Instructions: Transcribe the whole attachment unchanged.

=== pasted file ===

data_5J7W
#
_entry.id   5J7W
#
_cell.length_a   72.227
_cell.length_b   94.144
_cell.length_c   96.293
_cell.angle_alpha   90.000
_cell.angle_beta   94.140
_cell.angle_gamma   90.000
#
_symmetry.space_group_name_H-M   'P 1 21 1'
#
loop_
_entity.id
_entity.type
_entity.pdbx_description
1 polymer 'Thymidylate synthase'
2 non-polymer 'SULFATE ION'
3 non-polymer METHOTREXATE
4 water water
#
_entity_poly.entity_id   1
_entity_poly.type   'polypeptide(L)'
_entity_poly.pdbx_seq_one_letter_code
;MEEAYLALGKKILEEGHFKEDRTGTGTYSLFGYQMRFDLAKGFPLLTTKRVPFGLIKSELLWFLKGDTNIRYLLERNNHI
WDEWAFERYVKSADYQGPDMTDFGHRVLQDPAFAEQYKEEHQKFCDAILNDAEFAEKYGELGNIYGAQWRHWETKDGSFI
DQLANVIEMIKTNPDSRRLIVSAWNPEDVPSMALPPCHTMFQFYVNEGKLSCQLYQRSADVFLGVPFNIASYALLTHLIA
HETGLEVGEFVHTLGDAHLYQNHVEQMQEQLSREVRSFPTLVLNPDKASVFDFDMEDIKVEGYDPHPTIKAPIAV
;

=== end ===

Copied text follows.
data_5J7W
#
_entry.id   5J7W
#
_cell.length_a   72.227
_cell.length_b   94.144
_cell.length_c   96.293
_cell.angle_alpha   90.000
_cell.angle_beta   94.140
_cell.angle_gamma   90.000
#
_symmetry.space_group_name_H-M   'P 1 21 1'
#
loop_
_entity.id
_entity.type
_entity.pdbx_description
1 polymer 'Thymidylate synthase'
2 non-polymer 'SULFATE ION'
3 non-polymer METHOTREXATE
4 water water
#
_entity_poly.entity_id   1
_entity_poly.type   'polypeptide(L)'
_entity_poly.pdbx_seq_one_letter_code
;MEEAYLALGKKILEEGHFKEDRTGTGTYSLFGYQMRFDLAKGFPLLTTKRVPFGLIKSELLWFLKGDTNIRYLLERNNHI
WDEWAFERYVKSADYQGPDMTDFGHRVLQDPAFAEQYKEEHQKFCDAILNDAEFAEKYGELGNIYGAQWRHWETKDGSFI
DQLANVIEMIKTNPDSRRLIVSAWNPEDVPSMALPPCHTMFQFYVNEGKLSCQLYQRSADVFLGVPFNIASYALLTHLIA
HETGLEVGEFVHTLGDAHLYQNHVEQMQEQLSREVRSFPTLVLNPDKASVFDFDMEDIKVEGYDPHPTIKAPIAV
;